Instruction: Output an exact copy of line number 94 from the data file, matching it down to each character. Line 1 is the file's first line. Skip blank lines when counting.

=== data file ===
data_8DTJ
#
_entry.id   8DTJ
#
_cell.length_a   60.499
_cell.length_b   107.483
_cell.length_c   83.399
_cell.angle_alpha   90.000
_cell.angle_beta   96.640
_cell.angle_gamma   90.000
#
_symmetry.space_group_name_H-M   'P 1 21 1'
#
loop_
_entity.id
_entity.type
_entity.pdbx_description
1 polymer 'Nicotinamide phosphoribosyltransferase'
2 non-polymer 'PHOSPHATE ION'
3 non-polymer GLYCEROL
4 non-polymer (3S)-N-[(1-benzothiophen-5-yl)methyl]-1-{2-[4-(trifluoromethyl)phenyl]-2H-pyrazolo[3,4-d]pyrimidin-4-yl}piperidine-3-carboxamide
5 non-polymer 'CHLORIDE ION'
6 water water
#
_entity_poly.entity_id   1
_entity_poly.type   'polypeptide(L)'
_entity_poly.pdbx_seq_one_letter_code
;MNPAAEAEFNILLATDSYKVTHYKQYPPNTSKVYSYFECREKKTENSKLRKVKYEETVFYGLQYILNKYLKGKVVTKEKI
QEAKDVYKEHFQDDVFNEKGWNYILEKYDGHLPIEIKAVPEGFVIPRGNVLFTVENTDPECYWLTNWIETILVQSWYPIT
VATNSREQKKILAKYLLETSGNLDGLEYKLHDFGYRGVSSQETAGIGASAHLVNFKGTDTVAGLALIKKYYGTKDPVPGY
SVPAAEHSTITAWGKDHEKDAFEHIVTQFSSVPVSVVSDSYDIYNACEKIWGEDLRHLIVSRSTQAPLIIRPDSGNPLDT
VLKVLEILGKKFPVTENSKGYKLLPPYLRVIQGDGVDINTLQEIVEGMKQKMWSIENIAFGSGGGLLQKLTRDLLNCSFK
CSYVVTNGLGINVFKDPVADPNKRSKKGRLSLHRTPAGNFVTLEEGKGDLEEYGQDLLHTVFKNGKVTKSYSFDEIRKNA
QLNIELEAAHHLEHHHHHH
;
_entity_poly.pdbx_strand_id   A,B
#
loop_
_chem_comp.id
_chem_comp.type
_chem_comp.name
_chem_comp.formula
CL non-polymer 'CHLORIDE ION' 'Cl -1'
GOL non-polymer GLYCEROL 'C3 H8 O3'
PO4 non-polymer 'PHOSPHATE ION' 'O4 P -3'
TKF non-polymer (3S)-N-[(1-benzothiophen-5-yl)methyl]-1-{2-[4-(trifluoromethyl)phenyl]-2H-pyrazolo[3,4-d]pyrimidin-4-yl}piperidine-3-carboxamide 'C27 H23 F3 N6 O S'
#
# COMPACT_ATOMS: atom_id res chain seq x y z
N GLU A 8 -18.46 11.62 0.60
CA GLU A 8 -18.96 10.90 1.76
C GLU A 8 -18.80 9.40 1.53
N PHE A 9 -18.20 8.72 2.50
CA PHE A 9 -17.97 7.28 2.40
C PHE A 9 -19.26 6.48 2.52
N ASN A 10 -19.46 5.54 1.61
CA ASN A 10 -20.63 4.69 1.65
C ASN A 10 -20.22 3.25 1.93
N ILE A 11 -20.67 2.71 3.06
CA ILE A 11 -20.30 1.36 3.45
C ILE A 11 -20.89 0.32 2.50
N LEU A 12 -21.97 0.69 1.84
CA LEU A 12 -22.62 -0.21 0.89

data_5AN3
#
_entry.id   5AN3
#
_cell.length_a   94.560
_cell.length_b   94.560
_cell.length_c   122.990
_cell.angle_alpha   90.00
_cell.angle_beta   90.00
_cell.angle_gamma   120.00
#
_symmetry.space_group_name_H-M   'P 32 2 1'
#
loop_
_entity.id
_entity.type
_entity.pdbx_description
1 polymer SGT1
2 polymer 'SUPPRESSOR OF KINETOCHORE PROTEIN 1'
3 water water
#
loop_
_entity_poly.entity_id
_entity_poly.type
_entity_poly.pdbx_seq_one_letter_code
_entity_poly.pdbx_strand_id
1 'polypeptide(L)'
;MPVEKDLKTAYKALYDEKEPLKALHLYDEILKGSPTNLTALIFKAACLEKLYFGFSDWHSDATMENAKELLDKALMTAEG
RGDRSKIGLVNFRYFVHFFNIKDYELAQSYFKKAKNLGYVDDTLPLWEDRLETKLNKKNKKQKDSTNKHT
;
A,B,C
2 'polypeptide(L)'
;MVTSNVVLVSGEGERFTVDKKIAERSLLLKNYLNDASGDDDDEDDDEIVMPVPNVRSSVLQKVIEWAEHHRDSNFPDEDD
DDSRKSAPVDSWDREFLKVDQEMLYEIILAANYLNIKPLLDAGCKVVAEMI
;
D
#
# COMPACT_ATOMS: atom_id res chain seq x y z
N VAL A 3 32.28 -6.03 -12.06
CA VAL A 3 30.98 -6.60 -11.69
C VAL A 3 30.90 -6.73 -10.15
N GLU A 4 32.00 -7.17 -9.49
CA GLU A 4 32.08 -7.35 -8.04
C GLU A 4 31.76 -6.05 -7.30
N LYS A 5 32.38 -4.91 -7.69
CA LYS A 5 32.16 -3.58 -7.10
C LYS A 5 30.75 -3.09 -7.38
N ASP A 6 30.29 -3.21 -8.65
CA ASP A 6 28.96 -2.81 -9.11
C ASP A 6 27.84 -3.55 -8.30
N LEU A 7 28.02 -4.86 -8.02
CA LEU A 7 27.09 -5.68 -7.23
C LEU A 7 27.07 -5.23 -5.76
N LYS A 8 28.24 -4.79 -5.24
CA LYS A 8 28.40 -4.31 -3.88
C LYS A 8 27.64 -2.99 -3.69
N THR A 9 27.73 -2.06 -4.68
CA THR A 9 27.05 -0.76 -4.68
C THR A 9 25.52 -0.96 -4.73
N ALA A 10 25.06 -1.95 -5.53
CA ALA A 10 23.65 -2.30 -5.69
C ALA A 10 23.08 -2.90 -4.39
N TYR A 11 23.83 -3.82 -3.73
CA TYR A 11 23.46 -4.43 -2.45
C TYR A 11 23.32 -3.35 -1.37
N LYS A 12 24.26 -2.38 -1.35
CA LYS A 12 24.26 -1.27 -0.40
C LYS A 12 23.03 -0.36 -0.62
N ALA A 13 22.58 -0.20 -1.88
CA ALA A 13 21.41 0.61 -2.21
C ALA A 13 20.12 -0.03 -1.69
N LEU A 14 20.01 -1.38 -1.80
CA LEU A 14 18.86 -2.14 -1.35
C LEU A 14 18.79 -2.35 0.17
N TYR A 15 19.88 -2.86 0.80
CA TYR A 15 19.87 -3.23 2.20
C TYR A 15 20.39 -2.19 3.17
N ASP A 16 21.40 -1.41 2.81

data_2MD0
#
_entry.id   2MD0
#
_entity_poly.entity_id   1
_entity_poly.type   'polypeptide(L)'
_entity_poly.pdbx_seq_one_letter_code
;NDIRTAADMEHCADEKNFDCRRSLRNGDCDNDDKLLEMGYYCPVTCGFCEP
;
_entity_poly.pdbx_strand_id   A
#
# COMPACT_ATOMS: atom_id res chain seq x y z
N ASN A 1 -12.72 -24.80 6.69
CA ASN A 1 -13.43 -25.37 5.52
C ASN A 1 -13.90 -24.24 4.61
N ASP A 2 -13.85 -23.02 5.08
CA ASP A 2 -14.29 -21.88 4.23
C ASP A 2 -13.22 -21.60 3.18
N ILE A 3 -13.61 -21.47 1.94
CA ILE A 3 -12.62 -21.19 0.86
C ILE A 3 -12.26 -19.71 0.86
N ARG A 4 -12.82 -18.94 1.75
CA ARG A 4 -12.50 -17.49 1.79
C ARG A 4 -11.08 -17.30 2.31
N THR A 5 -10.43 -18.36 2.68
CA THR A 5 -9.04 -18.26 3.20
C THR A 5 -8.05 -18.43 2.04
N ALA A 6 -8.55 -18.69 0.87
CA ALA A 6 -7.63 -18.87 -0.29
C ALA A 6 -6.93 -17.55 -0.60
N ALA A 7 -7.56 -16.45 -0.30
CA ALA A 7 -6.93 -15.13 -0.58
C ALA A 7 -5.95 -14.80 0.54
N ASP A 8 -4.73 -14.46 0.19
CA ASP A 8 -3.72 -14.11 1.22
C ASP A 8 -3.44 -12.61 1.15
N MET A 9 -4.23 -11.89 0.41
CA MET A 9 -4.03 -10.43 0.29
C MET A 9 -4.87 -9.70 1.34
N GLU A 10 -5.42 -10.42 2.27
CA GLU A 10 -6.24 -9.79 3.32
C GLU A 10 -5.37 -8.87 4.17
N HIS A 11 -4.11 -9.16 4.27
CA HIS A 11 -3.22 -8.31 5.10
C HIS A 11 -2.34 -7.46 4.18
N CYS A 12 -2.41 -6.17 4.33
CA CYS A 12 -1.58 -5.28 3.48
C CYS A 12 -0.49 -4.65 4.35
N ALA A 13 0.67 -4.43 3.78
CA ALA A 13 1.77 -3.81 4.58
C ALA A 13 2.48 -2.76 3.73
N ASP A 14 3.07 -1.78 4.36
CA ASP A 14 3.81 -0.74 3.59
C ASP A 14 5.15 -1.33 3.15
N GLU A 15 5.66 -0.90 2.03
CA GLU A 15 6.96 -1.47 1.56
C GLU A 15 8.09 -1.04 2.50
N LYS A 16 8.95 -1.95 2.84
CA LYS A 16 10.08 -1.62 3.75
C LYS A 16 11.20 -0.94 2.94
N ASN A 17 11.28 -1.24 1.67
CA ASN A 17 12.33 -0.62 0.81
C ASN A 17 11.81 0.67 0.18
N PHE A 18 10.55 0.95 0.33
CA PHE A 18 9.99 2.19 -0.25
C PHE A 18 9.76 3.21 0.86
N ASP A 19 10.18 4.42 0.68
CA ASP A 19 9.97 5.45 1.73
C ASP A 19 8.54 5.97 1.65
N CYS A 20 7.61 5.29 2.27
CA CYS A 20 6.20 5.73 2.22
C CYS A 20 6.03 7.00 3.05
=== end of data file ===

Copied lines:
2 'polypeptide(L)'